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Larry Nassar, the longtime USA Gymnastics national team doctor who was convicted of a plethora of sexual abuses in 2018, will remain in jail for the rest of his life. But now, as investigators untangle the web of deception that allowed Nassar to remain in a position of power for decades despite signs he was predatory, a greater system of corruption is being exposed.
Director Erin Lee Carr's latest HBO documentary, "At The Heart Of The Gold: Inside The USA Gymnastics Scandal," explores the motivations behind the people who allegedly protected Nassar. Among the individuals examined is John Geddert, a coach who worked closely with Nassar who many believe facilitated an environment that made Nassar's crimes a possibility. So who exactly is John Geddert, and what role did he play in the Nassar ordeal?
John Geddert is a former gymnastics coach working in Lansing, Michigan, where he trained several prominent gymnasts, including Jordyn Wieber, whose success raised his prestige to unforeseen heights in 2011, according to The Associated Press. He would go on to coach the gold-medal winning gymnastics team in 2012, further boosting his esteem, according to The Lansing State Journal.
Geddert's official website described his teaching style: "John offers strategies and training techniques for gymnastics coaches and club owners to grow the success of their competitive program," reads the since-shuttered page. "You'll discover training techniques, lead-ups, progressions, phase conditioning programs, shaping techniques and more to drastically improve your gymnasts ability to learn and perfect new skills. Your gymnasts will earn higher scores, and achieve higher levels of gymnastics when you follow the strategies provided with our systems. These strategies are revealed through offline and online resources so you can get started immediately."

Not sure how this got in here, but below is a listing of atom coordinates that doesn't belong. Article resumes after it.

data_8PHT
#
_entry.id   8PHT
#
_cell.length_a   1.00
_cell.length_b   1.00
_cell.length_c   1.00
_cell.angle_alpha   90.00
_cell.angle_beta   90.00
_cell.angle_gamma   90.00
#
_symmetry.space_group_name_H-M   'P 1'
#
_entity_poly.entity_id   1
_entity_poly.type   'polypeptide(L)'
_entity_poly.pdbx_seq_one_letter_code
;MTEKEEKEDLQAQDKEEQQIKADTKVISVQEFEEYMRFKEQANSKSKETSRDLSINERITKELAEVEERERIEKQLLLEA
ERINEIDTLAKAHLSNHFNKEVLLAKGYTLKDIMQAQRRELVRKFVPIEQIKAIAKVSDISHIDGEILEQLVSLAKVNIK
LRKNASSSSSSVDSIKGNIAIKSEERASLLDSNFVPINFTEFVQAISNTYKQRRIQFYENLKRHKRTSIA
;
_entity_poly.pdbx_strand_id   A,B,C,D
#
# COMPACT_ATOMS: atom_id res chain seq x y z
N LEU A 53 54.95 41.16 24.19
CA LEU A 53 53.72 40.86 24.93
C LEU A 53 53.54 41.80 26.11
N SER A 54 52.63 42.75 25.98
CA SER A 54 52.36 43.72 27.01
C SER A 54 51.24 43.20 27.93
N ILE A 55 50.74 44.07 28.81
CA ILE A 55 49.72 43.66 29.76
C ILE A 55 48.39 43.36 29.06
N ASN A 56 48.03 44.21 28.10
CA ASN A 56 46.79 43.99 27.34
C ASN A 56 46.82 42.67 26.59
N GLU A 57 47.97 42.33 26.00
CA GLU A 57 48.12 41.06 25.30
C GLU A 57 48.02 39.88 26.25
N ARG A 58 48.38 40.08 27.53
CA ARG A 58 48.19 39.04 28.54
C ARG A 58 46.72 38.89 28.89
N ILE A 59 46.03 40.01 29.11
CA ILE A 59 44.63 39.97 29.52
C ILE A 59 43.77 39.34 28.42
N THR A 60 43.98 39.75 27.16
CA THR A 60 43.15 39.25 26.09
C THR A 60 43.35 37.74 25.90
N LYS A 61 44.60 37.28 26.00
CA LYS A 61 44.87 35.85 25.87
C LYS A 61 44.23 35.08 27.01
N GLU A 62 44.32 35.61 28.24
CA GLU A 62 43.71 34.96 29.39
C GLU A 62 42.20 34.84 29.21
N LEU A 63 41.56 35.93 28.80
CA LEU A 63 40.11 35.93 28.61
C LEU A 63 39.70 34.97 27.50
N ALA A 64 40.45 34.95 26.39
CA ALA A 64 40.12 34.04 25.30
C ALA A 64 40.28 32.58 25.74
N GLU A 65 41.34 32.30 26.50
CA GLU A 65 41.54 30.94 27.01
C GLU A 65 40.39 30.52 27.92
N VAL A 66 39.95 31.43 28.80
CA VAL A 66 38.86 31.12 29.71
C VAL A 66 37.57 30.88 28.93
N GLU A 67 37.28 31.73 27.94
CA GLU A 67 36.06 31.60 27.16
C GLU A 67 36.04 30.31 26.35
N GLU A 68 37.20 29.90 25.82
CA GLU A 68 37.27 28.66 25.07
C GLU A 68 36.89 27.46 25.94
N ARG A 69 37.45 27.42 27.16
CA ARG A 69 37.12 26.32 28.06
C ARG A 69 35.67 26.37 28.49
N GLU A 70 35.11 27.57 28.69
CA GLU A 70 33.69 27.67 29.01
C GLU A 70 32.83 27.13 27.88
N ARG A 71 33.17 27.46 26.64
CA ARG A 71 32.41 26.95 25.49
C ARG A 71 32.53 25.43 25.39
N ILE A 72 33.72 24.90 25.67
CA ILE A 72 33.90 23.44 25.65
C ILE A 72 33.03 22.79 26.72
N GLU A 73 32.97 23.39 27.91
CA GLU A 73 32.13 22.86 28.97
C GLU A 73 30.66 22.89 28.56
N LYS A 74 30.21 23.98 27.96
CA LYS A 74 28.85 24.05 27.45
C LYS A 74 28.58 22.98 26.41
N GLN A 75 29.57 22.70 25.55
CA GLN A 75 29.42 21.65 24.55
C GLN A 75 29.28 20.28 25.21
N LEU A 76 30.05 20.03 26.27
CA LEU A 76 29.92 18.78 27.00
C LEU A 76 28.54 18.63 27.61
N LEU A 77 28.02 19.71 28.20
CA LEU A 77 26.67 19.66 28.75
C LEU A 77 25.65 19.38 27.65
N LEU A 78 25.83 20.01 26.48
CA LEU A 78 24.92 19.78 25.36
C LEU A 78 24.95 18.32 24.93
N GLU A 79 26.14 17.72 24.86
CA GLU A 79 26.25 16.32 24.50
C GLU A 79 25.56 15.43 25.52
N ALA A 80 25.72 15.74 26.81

It was in Lansing where Geddert operated the Twistars club, a gymnastics training facility he founded in 1996, at which Nassar worked as a volunteer doctor on Monday nights, according to ESPN.com.
Students of Geddert's allege his style of coaching was intense, cruel, and deeply abusive. Many have commented on the culture of fear he reportedly fostered to keep his students obedient and afraid, reports The Associated Press.
"He [Geddert] was boss, the enforcer, the screamer, the thrower, the perfectionist, the one from whom we desperately sought approval, or even just some small sign that he actually cared for us and not just for winning," one unnamed former student told 6 News of Lansing, Michigan.
The school — and Geddert's behavior — had been the subject of two investigations long before Nassar's crimes were exposed: once in 2011 and again in 2013.
The 2011 investigation was sparked by an incident in which Geddert allegedly became involved in a physical confrontation with an employee. Geddert did not show up for police inquiries about the alleged attack, during which he was said to have stomped on the employee's foot to prevent them from leaving. He claimed at the time that he was too busy to be interviewed. Prosecutors ultimately did not file charges, claiming they lacked "assaultive intent beyond a reasonable doubt," according to The Lansing State Journal.